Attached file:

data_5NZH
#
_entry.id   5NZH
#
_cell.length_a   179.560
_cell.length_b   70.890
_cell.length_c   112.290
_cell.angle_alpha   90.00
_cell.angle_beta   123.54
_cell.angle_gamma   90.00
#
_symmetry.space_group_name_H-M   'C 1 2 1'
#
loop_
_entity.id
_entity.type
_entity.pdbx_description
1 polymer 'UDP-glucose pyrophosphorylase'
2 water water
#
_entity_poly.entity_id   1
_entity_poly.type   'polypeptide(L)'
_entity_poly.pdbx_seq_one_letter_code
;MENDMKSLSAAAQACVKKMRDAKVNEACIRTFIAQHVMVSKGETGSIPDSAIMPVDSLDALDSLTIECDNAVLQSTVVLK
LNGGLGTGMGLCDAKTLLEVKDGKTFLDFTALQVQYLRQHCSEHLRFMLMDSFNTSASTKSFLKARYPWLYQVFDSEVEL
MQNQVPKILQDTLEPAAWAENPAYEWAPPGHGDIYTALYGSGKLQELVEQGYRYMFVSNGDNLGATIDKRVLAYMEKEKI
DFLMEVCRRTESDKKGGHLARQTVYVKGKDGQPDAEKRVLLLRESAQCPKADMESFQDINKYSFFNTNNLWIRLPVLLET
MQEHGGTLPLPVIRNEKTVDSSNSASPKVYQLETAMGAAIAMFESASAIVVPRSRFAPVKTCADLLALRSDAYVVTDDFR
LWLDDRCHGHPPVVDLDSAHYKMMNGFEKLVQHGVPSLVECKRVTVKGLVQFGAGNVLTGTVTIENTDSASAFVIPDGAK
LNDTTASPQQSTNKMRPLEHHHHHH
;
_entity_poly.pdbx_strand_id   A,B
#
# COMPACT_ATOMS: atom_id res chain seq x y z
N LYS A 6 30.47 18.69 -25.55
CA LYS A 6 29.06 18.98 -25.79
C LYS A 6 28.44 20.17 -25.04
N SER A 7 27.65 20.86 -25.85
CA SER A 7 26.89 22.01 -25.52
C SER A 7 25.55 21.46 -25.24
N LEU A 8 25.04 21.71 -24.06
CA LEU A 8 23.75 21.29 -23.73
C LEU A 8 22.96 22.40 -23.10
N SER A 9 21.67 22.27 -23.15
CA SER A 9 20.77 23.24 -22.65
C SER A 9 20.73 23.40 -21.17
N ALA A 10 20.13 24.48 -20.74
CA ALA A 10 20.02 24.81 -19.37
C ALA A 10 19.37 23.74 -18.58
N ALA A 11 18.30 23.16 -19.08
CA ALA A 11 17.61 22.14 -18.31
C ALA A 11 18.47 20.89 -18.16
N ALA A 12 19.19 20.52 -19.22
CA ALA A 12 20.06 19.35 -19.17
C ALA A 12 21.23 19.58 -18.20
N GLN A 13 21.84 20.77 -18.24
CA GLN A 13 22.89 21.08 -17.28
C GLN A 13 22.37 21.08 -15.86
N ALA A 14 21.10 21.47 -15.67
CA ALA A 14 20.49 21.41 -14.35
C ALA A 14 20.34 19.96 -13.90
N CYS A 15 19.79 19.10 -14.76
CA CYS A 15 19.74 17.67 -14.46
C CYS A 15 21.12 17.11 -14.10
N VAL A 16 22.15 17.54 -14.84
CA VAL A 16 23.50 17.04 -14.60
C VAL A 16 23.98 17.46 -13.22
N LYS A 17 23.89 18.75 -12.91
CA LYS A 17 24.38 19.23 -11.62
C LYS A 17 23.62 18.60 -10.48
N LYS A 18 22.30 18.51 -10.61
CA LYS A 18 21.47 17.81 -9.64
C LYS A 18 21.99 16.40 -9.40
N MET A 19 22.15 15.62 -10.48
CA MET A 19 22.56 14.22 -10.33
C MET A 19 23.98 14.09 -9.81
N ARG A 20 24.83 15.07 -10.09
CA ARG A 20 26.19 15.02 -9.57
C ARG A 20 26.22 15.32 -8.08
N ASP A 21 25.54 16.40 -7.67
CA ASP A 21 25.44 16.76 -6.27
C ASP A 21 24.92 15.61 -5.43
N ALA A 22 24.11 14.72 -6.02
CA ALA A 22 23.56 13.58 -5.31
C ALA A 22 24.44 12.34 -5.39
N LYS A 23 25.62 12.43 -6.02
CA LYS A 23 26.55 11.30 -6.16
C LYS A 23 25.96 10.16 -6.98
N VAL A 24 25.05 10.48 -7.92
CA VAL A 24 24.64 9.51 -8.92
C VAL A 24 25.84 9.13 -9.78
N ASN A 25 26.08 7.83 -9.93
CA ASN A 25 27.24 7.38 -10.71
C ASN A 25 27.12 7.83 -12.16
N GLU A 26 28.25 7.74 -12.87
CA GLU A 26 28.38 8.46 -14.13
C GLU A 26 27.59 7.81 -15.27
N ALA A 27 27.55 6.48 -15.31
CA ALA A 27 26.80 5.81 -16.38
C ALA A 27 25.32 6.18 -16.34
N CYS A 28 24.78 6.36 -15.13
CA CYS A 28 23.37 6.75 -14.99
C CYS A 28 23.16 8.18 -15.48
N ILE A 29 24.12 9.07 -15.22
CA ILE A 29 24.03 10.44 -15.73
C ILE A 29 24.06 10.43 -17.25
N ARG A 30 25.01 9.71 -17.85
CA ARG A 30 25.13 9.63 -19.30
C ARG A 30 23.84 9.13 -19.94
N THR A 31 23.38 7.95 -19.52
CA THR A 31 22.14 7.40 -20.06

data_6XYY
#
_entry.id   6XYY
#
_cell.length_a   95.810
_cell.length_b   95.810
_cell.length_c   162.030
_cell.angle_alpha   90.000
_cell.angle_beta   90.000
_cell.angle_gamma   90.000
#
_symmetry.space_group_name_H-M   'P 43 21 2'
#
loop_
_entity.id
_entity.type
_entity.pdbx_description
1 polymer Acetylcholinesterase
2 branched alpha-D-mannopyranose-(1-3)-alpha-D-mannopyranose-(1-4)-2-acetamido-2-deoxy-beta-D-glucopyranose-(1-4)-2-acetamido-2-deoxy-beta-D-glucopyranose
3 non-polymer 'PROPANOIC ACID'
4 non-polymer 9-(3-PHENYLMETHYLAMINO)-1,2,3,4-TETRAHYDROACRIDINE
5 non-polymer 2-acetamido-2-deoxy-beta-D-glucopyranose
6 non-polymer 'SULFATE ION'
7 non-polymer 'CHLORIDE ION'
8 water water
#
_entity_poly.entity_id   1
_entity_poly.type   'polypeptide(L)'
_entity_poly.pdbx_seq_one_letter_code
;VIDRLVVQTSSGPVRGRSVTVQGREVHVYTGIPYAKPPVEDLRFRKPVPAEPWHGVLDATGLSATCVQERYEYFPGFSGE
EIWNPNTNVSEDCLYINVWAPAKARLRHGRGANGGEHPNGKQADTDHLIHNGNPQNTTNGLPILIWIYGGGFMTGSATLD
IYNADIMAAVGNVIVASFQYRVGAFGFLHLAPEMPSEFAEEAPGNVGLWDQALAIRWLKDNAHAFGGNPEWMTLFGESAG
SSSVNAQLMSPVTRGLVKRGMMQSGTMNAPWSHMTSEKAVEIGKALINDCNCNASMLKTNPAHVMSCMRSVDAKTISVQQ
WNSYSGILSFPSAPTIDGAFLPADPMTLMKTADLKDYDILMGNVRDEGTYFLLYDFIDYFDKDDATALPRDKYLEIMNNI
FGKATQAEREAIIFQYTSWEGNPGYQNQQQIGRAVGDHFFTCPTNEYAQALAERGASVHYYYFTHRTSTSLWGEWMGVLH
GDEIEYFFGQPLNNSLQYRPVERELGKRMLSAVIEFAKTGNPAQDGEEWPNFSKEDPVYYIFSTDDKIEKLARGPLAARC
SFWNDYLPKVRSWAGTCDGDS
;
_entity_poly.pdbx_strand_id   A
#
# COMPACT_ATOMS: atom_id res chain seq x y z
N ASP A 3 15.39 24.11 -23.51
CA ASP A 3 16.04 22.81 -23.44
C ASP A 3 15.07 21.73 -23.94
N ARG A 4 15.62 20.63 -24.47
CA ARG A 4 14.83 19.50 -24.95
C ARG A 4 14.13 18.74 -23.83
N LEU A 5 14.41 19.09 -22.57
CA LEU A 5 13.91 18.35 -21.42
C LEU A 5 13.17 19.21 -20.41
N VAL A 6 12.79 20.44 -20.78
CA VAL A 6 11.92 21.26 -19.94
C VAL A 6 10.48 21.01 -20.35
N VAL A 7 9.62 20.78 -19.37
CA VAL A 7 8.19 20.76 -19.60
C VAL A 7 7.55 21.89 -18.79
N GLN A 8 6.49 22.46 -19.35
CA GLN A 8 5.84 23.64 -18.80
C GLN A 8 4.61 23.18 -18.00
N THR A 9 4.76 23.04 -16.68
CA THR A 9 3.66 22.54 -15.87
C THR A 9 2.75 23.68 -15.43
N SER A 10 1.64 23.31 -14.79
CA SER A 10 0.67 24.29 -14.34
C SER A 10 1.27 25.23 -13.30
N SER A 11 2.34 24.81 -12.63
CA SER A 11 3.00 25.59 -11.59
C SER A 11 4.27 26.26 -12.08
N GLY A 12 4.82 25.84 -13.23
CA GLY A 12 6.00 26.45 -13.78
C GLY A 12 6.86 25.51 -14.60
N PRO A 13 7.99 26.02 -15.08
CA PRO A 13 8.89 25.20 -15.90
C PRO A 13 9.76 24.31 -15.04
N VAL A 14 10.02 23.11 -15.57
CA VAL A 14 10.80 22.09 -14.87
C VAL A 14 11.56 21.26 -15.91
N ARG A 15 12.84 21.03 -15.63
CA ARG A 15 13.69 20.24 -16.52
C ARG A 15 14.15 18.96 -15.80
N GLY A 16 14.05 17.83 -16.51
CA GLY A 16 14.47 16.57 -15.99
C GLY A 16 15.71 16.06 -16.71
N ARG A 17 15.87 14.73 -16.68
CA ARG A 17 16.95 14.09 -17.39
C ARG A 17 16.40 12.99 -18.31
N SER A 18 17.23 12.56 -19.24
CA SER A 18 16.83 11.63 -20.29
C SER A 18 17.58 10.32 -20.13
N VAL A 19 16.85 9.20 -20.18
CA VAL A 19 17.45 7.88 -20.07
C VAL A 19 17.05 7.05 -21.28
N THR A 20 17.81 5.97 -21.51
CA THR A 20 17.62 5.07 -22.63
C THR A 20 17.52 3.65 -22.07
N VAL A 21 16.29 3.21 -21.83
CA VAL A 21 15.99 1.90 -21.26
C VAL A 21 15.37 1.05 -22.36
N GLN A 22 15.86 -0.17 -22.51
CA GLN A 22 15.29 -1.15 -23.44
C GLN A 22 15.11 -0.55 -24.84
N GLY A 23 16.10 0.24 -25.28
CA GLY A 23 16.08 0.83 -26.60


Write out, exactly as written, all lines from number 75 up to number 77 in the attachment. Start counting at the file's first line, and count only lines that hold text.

CA MET A 19 22.56 14.22 -10.33
C MET A 19 23.98 14.09 -9.81
N ARG A 20 24.83 15.07 -10.09